Stratasys Ltd. (Nasdaq:SSYS), a global leader in applied additive technology solutions, announced that the University of Applied Sciences Ravensburg-Weingarten in Germany is developing a first-of-its kind 3D printed self-balancing scooter with Stratasys additive technologies. Tasked with “thinking additively” to achieve true customization, the students built the entire product development process for the scooter around additive manufacturing. As a result, the team produced the first fully functional prototype 85% faster compared to traditional manufacturing methods.
The University of Applied Sciences Ravensburg-Weingarten is participating in a collaborative state university project supported by industry leaders, including Porsche and Siemens. The goal of the research project “Digital Product Life Cycle1″ is to establish a fully integrated and automated digital development process for the production of customized products – in this case the development of a one-off self-balancing scooter. The students have been challenged to explore different technologies and processes to overcome the limitations of traditional manufacturing when producing with quantity of one. From idea generation and product design to the creation of complex prototypes for functional testing, designing each stage of the development process for additive manufacturing has been crucial to the success of the project.
“Producing the core prototype parts for the self-balancing scooter was a real stumbling block until we discovered 3D printing,” says Dr.-Ing. Markus Till, Head of Department Mechanical Engineering at University of Ravensburg-Weingarten. “We realized that 3D printing offers the best possible manufacturing solution for an ideal executable product development method for a customized product. We designed the entire product development process around Stratasys’ additive technologies, enabling us to quickly design and produce a fully-functional prototype of a geometry that was previously too complex to be created through any other traditional method – offering the first viable alternative for quick and cost-effective customized production.”
The frame and platform parts of the self-balancing scooter were 3D printed in tough Nylon6 material on the large-scale Stratasys Fortus 900mc Production 3D Printer, enabling the larger parts to be 3D printed in one piece. The self-balancing scooter platform was then fitted with a 3D printed rubber-like cover for better grip, produced in Agilus30 material on the Stratasys Connex3 Color Multi-material 3D Printer. According to Till, 3D printing the frame and platform of the self-balancing scooter has changed the team’s entire mindset when it came to product development.
“Using traditional manufacturing processes such as milling or molding, the most notable challenge is developing the scooter’s body frame, which houses several parts from motor to electrics,” he explains. “Firstly, the structure of the part is too complex for subtractive methods, while the turnaround times are too time-intensive to meet the production schedule. As a result, we’ve seen students start to ‘think additively’, leveraging the capabilities of the 3D printing to design with more freedom and with customization in mind.”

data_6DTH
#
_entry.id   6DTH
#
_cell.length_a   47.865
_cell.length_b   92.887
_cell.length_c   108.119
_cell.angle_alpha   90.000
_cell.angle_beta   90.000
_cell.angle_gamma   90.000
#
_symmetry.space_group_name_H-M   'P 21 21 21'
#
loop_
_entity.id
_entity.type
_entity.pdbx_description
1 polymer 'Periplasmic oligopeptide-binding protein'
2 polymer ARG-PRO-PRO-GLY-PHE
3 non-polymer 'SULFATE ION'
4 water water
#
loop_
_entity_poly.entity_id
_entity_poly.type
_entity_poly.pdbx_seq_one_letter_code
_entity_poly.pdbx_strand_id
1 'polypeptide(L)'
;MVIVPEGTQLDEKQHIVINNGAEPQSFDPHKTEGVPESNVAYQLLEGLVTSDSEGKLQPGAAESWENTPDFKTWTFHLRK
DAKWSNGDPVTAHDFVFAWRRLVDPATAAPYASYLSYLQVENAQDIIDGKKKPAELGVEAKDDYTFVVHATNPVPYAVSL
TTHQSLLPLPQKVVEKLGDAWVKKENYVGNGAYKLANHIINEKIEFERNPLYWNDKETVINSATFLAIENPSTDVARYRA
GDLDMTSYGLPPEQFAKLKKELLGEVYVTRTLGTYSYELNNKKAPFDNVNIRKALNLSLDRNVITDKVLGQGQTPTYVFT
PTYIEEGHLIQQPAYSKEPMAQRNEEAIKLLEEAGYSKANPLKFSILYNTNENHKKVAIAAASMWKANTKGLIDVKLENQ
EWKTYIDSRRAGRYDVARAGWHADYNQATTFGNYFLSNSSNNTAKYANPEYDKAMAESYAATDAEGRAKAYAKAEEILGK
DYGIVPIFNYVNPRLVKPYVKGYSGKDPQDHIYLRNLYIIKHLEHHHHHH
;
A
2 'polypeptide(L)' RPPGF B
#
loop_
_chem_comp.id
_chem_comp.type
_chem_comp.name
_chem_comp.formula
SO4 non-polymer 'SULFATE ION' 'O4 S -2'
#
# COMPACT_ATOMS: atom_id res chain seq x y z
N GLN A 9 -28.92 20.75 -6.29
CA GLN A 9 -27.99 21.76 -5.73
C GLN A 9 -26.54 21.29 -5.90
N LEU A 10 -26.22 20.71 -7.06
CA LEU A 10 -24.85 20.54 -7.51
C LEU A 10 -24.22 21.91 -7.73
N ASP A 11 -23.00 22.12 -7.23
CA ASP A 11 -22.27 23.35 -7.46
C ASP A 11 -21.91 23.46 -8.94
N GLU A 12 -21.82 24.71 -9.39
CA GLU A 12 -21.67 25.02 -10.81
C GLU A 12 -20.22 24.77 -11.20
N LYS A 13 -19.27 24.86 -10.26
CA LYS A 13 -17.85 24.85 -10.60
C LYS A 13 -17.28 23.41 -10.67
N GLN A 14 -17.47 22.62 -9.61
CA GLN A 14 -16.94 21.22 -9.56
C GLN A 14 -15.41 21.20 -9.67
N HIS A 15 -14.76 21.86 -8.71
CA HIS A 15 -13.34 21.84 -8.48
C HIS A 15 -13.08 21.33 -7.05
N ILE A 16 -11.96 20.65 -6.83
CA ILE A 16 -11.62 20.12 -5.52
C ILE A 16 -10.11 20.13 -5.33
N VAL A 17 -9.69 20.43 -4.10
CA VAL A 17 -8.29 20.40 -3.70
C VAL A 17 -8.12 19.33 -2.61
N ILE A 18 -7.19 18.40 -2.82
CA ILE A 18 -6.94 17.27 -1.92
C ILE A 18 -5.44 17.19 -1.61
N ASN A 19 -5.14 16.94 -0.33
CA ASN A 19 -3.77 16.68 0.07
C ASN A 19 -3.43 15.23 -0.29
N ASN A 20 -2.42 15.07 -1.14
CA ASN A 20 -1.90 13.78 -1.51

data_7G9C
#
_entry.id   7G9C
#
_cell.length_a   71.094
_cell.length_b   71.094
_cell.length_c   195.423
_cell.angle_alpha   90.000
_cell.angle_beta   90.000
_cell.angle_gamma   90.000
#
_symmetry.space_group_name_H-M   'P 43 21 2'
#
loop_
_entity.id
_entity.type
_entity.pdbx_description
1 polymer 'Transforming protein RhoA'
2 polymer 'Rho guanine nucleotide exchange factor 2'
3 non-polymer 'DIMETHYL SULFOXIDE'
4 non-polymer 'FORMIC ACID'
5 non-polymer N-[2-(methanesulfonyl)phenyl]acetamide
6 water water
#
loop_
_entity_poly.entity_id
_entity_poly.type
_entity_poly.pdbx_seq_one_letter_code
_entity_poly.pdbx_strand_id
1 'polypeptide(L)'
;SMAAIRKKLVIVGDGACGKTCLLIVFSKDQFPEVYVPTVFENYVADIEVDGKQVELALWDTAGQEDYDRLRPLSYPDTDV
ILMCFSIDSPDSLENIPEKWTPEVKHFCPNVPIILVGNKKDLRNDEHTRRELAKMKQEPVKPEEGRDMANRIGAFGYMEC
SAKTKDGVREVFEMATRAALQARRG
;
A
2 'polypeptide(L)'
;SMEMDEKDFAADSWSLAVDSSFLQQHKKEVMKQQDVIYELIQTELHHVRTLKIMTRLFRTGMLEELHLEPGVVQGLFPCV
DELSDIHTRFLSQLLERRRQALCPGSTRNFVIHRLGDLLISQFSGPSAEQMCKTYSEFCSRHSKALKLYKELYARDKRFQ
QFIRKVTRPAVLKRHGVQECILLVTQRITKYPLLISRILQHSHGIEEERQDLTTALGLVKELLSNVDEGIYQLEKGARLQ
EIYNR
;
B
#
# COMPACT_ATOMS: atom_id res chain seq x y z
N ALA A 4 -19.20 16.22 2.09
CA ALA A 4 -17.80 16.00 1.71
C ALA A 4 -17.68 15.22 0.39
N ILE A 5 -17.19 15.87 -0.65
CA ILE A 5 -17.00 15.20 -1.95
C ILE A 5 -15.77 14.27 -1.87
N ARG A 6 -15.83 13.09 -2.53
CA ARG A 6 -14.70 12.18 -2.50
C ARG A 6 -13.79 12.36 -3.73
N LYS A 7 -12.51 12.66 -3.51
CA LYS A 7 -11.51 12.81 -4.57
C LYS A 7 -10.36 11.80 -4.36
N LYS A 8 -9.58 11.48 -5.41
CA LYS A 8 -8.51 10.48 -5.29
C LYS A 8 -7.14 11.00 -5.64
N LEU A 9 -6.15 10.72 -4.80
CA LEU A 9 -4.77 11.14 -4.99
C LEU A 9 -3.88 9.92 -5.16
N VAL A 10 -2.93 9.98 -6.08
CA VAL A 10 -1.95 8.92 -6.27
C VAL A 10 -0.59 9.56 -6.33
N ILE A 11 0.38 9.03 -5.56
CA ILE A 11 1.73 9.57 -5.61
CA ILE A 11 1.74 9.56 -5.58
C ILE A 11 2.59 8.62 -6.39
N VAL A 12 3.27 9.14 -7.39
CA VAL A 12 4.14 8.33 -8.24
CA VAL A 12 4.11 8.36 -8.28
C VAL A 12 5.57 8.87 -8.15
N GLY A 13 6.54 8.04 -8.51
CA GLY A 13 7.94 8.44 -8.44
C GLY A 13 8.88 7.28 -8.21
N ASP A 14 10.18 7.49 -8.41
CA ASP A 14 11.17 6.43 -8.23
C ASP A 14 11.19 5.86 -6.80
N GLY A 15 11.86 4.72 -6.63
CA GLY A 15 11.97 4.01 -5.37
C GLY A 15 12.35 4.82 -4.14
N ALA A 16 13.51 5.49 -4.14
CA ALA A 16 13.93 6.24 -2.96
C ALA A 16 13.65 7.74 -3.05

According to Till, this is resulting in significant time-savings throughout the product development cycle: “When creating a customized product, the bottleneck is usually manufacturing as tools, molds and specific fixtures need to be made – this takes a long time. With traditional methods, the manufacturing process would have taken us three weeks. With Stratasys 3D printing this phase was reduced to four days, which is a huge time-saving.”
Following the successful role of 3D printing for customized production in the self-balancing scooter project, the university has now extended the use of 3D printing to a wider range of engineering projects to verify designs and validate concepts.
Prof. Dr. Till comments: “Not only is 3D printing playing a more prominent role in our curriculum, we are also encouraging more students to bring their projects to life on our 3D printers to visualize and improve their design skills. We’ve also seen a change in student behavior, as they become more engaged with 3D printing and have the chance to be closer to the project. Global companies we work with have also approached us and asked that we further integrate 3D printing into our courses, demonstrating the growing demand for graduates who have knowledge and expertise in this technology.”
Andy Middleton, President EMEA, Stratasys, concludes: “The University of Applied Sciences Ravensburg-Weingarten is a prime example of how designers, engineers and manufacturers today are involving additive manufacturing from the outset of product design to be able to exploit its benefits throughout the entire development cycle. As such, we believe it’s crucial that the next generation of engineers are given the right education to prepare them for the requirements of engineering within industry. As we see more educational institutions continue to adopt additive technologies, we expect to see more students learn the relevant skills and tools to be competitive for top engineering and manufacturing jobs.”